Millions of American voters went to the polls on Tuesday in a great display of civic responsibility and participation. And while the League is proud — not just of voters but of our own powerful contributions to election 2010 — we cannot ignore the tens of millions of dollars spent in secret this election season.
As we continue to digest the results from Tuesday’s elections, I wanted to pass along our statement on the next steps needed to fix secret cash in American elections. We will not slow down in our work to demand disclosure requirements from Congress. The future of our nation’s elections depends on it.
Washington, DC – The League of Women Voters of the U.S. reflected on the midterm elections today, expressing grave concern about the conduct of the 2010 elections.
"The impact of election 2010 goes far deeper than which party controls the House or the Senate," said Elisabeth MacNamara, national League President. "The tens of millions of dollars in secret money spent in this election are a recipe for scandal. Voters were overwhelmed by millions of dollars in negative ads but didn't know who paid for many of them. Pay-to-play politics won't change until we know who the special interests are who are pouring money into our elections," she said.
"This election demonstrated the critical need to improve our governmental structures," said MacNamara. "Because of the failure of Congress to act, there are no disclosure requirements governing the huge amounts of money that the Supreme Court recently turned loose in American politics. Voters will be hard pressed to know if their elected officials are in Washington to serve the public interest or the special interests."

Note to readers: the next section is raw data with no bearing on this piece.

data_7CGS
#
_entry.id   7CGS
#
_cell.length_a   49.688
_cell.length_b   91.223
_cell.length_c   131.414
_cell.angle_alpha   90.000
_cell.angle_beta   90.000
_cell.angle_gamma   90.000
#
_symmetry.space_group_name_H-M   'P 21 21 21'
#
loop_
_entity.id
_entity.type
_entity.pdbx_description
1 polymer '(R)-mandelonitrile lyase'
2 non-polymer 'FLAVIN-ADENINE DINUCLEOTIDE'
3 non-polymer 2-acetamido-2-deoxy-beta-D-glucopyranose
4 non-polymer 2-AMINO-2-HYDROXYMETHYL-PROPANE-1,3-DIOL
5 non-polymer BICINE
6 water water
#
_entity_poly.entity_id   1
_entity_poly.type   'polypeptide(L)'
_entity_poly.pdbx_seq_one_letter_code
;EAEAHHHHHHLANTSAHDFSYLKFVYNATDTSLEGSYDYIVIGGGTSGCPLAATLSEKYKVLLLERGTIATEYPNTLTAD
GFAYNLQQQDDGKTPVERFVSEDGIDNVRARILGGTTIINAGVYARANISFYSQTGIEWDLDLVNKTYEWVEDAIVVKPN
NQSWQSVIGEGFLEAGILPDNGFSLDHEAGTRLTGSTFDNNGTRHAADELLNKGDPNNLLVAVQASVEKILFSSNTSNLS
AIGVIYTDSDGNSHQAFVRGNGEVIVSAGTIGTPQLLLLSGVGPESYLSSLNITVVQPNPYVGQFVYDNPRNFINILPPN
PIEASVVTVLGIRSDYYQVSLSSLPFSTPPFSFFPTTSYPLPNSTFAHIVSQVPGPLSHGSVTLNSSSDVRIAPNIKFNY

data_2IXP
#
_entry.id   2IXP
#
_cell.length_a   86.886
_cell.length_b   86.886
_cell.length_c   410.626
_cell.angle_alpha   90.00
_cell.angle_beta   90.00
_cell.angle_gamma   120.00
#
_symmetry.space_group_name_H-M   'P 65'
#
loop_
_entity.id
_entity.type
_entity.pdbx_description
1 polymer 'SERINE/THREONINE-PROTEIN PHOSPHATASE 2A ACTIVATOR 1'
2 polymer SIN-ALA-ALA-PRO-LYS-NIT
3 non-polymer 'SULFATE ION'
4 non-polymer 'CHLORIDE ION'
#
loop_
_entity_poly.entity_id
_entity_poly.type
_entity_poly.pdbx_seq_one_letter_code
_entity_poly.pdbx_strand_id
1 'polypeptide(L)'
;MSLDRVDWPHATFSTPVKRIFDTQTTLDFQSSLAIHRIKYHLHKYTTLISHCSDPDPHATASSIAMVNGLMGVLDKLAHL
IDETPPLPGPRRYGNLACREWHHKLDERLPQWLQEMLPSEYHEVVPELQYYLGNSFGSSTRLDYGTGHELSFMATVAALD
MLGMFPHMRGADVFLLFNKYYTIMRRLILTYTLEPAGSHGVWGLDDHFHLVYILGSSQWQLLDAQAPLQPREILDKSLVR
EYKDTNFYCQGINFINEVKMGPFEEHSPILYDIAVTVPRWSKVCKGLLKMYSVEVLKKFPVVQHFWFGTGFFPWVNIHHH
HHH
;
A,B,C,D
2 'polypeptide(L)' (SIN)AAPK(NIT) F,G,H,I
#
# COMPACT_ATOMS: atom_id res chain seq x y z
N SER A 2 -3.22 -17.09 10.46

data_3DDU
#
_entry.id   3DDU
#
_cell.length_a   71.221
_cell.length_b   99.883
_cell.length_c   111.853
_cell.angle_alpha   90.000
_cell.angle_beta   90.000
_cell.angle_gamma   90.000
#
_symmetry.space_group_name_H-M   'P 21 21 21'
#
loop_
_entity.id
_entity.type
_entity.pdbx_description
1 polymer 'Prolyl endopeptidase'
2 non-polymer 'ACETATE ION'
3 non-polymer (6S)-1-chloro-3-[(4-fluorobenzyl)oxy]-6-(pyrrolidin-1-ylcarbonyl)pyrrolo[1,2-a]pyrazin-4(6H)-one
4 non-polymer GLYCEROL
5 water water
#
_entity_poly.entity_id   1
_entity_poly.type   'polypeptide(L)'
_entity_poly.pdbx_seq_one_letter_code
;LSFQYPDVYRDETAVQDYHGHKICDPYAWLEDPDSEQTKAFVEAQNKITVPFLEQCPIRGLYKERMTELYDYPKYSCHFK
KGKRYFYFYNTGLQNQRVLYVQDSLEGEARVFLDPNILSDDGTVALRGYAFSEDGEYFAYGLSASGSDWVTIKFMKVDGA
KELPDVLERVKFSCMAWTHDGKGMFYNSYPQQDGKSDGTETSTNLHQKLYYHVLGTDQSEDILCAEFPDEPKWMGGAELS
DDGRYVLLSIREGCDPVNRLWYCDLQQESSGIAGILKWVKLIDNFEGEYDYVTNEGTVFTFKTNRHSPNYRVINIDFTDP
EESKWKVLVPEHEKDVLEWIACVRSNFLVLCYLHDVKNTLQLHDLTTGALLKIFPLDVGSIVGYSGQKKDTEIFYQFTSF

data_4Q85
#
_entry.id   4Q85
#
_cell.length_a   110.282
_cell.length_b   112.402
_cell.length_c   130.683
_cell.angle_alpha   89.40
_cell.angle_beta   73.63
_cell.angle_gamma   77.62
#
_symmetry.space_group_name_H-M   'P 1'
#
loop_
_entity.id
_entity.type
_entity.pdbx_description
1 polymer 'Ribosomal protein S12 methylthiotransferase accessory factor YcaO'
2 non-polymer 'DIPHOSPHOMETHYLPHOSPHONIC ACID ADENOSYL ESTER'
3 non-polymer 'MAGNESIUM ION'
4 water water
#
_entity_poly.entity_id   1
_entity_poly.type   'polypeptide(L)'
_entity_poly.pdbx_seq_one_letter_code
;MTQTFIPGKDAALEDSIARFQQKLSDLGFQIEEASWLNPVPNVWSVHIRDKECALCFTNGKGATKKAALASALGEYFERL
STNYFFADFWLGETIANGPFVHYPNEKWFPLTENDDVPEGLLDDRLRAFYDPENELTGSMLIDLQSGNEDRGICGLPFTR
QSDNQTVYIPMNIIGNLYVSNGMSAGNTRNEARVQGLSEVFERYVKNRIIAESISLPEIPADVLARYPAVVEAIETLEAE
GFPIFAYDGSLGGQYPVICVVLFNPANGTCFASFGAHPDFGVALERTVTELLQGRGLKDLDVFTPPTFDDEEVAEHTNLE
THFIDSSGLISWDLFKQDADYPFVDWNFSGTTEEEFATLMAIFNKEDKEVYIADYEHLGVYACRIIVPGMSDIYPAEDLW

"The incivility and tone of the 2010 campaign reached a disturbingly new low in American politics," added MacNamara. "Not only was this evident in the advertising, but we also saw it in candidate debates and forums and in the public discourse."
"The League calls on Congress to pass the DISCLOSE Act, which would restore transparency to U.S. elections by requiring disclosure of corporate and union spending in candidate elections. We also call on Congress to preserve and extend ethics enforcement. With the election awash in special interest money, it is no time to cut back on the enforcement of ethics standards in Washington."
"The money poured into recent elections has been unprecedented. The League believes that voters, not money, should be at the center of our democracy," concluded MacNamara. "We will continue our decades of work in helping citizens debate the issues in a civil and effective way and fighting for transparency, accountability and disclosure in America's elections."
The League of Women Voters, a nonpartisan political organization, encourages informed and active participation in government, works to increase understanding of major public policy issues, and influences public policy through education and advocacy. Membership in the League is open to men and women of all ages.
League of Women Voters